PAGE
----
With that he closed his eyes, concentrated, and tore himself from the spot.
The very first thing he noticed was the silence. He had passed beyond a single hatch and yet from in here, he could hear nothing of the exchange beyond.
The chamber illuminated at his arrival, the air simply growing bright around him. He tensed, swiftly exchanging the magazine of his pistol as he searched the wide space around him for any sign of life.
There seemed to no one here, and after a few moments he allowed himself to relax a little.
‘Codian here.’ He said, willing his vox stud into action. ‘Brother Ventris, can you hear me?’
He waited for several moments but there was no answer.
‘Cassius? Tigurius? This is Codian. I have reached our destination. Are you receiving this?’
Again, he was met with no reply save for silence.
He reasoned with himself that there could be any number of explanations why he had lost communication with his Ultramarine brothers, the most obvious being Tau technology. It was perfectly plausible that the Tau had initiated some kind of ship-wide communications suppression net.
Perhaps the others had inadvertently passed beyond the range of his vox, and he had no idea of the properties used in the construction of these vessels. There were many reasons to consider, but he could not help but feel that there was something more to it, something altogether more sinister.
The strange and seemingly random leaps into the nightmare world had done nothing to help centre his mind for the task ahead. Though he knew a little of what lay ahead of him on this distant world, he could not understand why he had returned there more than once. To him, the continuing experience was akin to a warrior seeing the events of his life flash before his eyes upon death. Was he dead, somewhere in the murky mists of the future?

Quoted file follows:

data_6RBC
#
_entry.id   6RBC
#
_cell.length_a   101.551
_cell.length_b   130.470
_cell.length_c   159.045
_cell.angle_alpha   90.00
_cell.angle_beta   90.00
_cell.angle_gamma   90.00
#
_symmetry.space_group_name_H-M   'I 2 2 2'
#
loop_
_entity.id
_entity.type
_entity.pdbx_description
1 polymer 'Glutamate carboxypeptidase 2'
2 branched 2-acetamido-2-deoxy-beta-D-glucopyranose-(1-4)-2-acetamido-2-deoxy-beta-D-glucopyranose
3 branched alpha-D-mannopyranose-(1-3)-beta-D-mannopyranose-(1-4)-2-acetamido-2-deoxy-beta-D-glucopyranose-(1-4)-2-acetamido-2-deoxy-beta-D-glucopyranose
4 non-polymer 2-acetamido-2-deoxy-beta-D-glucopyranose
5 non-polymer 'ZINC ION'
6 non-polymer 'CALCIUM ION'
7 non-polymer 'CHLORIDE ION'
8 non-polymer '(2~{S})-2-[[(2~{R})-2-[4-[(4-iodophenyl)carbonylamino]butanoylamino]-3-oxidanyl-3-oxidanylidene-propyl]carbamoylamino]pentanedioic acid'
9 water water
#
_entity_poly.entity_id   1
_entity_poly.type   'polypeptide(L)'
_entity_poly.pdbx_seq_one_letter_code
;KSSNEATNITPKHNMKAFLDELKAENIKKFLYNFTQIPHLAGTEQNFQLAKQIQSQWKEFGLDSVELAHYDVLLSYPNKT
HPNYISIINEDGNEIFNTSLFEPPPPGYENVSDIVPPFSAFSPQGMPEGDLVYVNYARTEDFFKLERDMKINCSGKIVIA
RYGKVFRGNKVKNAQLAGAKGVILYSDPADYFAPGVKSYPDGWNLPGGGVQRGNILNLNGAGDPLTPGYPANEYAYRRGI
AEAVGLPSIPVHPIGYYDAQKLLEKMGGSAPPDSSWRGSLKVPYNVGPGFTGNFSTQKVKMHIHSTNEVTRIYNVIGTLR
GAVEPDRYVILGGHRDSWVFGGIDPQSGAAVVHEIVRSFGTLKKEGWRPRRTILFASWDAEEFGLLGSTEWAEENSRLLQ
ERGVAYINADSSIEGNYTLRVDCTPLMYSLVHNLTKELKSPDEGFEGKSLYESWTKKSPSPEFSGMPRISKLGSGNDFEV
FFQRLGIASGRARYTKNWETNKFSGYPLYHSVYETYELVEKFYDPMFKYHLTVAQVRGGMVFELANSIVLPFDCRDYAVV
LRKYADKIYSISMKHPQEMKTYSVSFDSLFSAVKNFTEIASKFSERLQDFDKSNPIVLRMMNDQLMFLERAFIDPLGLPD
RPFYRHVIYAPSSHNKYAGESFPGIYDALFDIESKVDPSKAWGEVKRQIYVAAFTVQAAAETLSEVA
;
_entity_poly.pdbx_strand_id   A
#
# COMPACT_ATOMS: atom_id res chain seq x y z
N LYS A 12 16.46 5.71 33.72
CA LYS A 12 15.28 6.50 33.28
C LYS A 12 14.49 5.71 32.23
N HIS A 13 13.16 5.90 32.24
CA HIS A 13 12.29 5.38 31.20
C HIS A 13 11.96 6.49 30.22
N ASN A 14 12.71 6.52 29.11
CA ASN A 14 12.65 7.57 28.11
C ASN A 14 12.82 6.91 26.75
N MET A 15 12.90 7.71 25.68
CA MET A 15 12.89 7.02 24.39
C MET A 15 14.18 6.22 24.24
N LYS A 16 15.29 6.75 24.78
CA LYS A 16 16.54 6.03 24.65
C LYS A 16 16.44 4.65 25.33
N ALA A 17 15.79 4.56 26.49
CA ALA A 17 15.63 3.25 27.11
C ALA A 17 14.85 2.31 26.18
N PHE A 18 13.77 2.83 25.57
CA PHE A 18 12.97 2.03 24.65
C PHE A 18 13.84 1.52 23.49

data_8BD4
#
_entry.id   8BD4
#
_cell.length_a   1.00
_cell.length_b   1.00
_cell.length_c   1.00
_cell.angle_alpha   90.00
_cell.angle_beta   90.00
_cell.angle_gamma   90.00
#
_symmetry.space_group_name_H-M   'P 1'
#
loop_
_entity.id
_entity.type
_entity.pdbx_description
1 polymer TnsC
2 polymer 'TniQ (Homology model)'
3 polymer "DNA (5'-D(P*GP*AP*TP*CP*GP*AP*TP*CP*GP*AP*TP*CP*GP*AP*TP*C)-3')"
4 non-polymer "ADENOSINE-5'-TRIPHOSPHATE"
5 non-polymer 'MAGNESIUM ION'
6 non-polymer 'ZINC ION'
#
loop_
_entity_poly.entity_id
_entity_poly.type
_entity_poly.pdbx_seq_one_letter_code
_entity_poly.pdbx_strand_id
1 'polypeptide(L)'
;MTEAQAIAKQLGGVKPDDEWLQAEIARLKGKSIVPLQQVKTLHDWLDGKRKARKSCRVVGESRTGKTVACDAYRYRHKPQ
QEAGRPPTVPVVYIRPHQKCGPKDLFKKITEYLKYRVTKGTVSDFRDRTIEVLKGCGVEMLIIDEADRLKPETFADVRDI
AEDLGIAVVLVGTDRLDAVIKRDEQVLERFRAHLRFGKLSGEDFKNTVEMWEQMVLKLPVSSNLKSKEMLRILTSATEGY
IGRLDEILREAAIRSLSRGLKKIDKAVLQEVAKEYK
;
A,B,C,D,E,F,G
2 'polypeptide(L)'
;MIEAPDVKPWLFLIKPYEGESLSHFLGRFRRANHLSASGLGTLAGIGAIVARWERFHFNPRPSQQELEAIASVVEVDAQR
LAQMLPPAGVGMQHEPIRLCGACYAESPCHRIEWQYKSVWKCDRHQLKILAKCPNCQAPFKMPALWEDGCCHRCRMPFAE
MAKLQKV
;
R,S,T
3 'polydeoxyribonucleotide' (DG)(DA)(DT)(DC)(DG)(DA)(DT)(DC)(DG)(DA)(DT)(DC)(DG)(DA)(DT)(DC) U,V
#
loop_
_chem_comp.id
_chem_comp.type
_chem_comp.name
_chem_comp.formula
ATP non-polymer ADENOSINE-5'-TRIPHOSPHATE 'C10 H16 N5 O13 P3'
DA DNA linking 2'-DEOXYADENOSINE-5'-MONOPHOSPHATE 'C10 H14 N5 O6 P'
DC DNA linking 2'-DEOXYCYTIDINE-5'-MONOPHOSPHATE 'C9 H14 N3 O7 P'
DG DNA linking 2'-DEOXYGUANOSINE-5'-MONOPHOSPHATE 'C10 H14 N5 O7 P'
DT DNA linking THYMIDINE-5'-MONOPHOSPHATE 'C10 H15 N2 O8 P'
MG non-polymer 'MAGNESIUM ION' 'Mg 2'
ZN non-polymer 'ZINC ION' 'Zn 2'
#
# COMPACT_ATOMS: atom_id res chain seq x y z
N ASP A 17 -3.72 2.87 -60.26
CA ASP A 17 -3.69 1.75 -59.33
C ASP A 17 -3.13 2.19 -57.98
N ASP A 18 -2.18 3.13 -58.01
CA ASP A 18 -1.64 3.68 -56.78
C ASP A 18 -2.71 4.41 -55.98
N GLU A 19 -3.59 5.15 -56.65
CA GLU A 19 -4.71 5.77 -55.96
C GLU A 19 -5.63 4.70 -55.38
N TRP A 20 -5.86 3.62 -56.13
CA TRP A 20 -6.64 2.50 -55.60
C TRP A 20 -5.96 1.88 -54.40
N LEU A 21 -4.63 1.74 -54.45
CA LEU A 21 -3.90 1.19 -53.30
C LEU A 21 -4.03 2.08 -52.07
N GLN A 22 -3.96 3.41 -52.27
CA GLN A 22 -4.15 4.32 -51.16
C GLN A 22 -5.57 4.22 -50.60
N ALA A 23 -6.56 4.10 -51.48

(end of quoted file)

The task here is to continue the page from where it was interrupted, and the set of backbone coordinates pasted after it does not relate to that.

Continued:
He found he could barely begin to comprehend the workings of space and time, despite his ability to breach those laws. He was a man in possession of an amazing ability and yet of the truth of that ability he knew very little. All he knew was that he had a destiny there on that world, and that the strange, dead world, and that the shadowy Marines waited there for him still.
These thoughts were irrelevant, he reasoned. He still had much to do before he would see the end of this war, and the salvation of his Primarch was paramount now.
He realised with some relief that whatever automated defence systems were in place in this part of the ship had stayed thankfully silent up to now. If what he suspected of Fabius Bile was true, if the insidious traitor had done most of his debased work in secret and away from prying eyes, then it made sense that the Tau would consider the Apothecarion a low-level risk area.
The fact that the Ethereal chambers were so close to this place had worked in their favour, at least as far as he was concerned. The enemy suspected that they had come for the Ethereals, when all along his true goal lay somewhere within these walls.
This part of the ship was unlike anything he had seen since they had boarded her. Though the Tau influence in architecture continued on into these chambers, there was a darker, almost gothic feel to the place.
There were tanks and glass tubes everywhere he looked and in every conceivable size. most of them looked to contain specimens of organs, whilst others held complete specimens. In many cases he found that he could not place the species of the preserved creatures he saw all around him, though he did recognise a number of them.
He passed by a large tube containing a huge, dark-skinned Ork, the creature’s face exuding an air of menace and hate even in death. He turned his gaze away from the alien and continued on, approaching the nearest archway cautiously.